LexOpus is a new service at Washington and Lee Law School offering free online submissions to law journals. Authors can submit articles to all interested law journals, inviting journals to make offers. Journals are able to limit by subject matter the articles that they see as open to offers.  Alternatively, authors can submit work to a specific list of journals on LexOpus making a short-term exclusive offer to each law journal in sequence. For non-peer-reviewed journals 'short term' is one week.  Author offers continue past each journal's exclusive period, on a non-exclusive basis, until rejected by the journal or withdrawn by the author, but any journal with an exclusive period always has acceptance priority.  An author can make a work 'open to offers' as well as submit to specific journals, or can do one or the other. As the system does permit uploading of revisions authors might make working papers open to offers and then, if no acceptable offers have been received, when the finished work is available submit that version to specific law journals.  Works can be suppressed from public view if the author so desires.

Hat tip to John Doyle at Washington and Lee Law School

(mew)

May 29, 2009 | Permalink | Comments (0) | TrackBack (0)

Thursday, May 28, 2009

Appraising student work - honesty versus encouragement

Ideally, we should do both according to this thoughtful essay that tries to reconcile those who argue a teacher's job - indeed, her professional responsibility - is to offer frank assessment versus those who argue that a teacher's job is to focus more on the person, rather than the work they produce.

Hat tip Chronicle of Higher Ed.

I am the scholarship dude.

(jbl)

May 28, 2009 | Permalink | Comments (0) | TrackBack (0)

If you had to do it all over again, would you go to law school?

That's the online ABA Journal's question of the week and they are soliciting reader comments here. When I checked earlier this afternoon, the answers seemed to be evenly split.  The comments are worth reading.

I am the scholarship dude.

(jbl)

May 28, 2009 | Permalink | Comments (0) | TrackBack (0)

The skills new lawyers need to have according to employers

I'll give you a hint - writing is one of them.  Business development and exposure to international law are others.  We had previously reported on this survey conducted by legal recruiters exactly one month ago today, the fact it's appearing in the online ABA Journal today is reason enough to repeat the wonderful excerpt below.  Remember - for the latest-breaking legal writing news, keep your dial tuned to The Legal Writing Prof Blog.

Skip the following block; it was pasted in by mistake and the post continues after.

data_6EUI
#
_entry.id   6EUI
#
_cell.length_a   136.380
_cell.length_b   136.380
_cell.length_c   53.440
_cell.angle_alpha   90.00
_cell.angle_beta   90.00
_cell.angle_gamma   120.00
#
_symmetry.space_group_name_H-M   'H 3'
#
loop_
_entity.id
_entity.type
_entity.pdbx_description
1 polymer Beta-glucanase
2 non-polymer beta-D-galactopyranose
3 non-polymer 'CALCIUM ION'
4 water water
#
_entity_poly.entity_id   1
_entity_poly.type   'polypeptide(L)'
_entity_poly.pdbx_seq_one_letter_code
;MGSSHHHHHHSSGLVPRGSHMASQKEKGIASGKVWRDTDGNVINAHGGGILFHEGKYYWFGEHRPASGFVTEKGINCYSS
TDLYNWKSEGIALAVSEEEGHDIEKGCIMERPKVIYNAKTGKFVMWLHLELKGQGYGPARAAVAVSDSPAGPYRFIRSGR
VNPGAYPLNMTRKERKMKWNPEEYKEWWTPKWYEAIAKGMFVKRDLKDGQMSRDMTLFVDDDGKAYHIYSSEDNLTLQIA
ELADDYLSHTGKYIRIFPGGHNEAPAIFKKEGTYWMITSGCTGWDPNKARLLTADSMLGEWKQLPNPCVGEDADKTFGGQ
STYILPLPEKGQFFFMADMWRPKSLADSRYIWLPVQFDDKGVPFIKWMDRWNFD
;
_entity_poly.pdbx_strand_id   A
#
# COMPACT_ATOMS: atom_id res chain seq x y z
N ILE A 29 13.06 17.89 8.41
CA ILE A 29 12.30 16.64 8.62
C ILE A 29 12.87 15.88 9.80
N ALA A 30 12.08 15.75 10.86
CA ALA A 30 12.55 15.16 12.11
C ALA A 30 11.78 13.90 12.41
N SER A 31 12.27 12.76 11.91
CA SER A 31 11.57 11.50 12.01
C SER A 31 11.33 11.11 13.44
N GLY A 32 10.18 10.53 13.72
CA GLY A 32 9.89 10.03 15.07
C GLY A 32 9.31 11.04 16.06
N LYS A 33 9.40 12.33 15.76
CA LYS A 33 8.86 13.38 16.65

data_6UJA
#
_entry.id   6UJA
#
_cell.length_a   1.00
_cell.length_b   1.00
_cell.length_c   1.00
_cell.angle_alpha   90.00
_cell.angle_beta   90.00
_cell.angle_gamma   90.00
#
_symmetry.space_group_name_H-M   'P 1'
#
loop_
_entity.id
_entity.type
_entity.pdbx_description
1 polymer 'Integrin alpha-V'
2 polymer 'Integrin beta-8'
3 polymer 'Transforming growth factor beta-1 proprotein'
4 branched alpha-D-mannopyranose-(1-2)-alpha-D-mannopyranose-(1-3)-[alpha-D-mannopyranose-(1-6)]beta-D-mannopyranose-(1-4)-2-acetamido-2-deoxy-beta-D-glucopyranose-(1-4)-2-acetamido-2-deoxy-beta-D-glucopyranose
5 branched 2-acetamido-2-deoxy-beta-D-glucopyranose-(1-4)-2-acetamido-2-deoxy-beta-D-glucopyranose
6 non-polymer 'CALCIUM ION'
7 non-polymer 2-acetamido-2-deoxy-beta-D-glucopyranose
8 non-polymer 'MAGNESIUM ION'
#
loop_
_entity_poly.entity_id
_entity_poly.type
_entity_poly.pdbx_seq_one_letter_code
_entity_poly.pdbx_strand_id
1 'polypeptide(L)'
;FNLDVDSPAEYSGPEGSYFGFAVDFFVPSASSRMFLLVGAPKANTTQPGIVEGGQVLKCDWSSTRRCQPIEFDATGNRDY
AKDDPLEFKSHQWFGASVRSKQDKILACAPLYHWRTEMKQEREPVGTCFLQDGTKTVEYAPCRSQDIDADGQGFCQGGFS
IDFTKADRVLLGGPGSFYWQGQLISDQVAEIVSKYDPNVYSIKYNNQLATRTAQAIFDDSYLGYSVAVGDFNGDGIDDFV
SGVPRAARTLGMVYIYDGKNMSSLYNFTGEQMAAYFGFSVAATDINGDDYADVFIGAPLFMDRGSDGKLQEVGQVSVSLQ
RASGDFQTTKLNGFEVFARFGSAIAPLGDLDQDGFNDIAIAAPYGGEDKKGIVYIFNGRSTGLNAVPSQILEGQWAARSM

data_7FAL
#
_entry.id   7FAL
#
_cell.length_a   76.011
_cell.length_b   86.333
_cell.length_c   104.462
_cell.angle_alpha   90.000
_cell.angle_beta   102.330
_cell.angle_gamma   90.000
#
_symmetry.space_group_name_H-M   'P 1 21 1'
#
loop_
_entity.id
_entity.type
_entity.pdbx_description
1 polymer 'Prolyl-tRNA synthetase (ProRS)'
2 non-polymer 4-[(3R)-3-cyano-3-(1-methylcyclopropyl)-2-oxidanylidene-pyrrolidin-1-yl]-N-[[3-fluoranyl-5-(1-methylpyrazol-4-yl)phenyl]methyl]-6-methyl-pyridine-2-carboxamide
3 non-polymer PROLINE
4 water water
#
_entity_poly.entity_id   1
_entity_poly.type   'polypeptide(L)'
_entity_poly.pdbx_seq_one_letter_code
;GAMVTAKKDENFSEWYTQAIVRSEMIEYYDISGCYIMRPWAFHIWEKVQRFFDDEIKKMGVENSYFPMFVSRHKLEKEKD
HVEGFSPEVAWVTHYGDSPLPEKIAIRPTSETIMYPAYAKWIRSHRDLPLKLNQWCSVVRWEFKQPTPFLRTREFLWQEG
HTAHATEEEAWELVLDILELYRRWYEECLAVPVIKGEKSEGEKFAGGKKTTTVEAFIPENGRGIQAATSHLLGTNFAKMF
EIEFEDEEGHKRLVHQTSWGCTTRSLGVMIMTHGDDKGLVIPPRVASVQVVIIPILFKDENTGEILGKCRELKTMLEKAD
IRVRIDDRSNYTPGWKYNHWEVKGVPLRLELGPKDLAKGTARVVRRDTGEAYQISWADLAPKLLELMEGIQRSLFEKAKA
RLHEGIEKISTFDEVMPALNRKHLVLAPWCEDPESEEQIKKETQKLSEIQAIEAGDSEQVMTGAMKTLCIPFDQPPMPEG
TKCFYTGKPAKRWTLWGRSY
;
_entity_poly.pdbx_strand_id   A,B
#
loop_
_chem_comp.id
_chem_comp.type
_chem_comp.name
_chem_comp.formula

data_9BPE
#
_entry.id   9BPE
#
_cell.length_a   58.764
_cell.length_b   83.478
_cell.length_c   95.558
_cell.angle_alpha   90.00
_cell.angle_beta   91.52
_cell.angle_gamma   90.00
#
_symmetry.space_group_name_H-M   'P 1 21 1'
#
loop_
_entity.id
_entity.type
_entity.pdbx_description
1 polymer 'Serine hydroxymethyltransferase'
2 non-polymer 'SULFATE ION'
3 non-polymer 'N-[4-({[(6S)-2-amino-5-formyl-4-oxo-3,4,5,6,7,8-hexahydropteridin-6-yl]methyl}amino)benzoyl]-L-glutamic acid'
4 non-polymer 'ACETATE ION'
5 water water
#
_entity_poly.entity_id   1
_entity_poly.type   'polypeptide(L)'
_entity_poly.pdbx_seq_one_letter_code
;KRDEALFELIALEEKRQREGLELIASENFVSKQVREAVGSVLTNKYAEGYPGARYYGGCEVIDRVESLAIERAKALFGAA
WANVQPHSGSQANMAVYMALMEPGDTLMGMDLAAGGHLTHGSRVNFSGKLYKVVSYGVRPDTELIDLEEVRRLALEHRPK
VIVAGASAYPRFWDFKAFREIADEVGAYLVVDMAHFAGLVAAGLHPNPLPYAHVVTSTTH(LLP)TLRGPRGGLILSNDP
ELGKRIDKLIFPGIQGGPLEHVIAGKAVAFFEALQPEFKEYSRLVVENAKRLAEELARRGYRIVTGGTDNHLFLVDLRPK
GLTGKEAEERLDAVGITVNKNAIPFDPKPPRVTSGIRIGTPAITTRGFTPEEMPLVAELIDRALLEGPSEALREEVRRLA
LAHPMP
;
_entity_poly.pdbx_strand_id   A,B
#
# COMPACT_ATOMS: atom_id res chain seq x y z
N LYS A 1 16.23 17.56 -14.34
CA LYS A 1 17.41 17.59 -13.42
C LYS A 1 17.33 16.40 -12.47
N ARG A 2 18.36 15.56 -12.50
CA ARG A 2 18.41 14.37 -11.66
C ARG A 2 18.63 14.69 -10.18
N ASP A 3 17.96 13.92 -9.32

Another common refrain from our respondents is the need for law students to be taught how to write.

"Very few associates can write well," says one; "Young lawyers need better writing skills," notes another. A bankruptcy chair of an AmLaw 100 firm adds:

"Over the years, I've heard a pretty consistent refrain of ‘writing needs to improve' or ‘I had to rewrite the entire document.' Constructing grammatically correct sentences is not the problem. Rather, the ability to organize facts and principles in a crisp, logical way is what's lacking in many newcomers to the firm."

Continue reading

May 28, 2009 | Permalink | Comments (0) | TrackBack (0)

New website devoted to discussing Google's book deal - largest library in history

So much controversy surrounds Google's proposal to create an electronic database that includes every book ever written (and I do mean every single book ever written in all of human history) that a new website - debuting today - is devoted to discussing its implications.  As The Washington Post reports:

SharedBook Inc., a 5-year-old company run by [Caroline] Vanderlip, has set up a web site so the supporters and opponents of Google's digital book project can more easily post their opinions about a legal settlement that will help fulfill or possibly derail the Internet search leader's ambitions.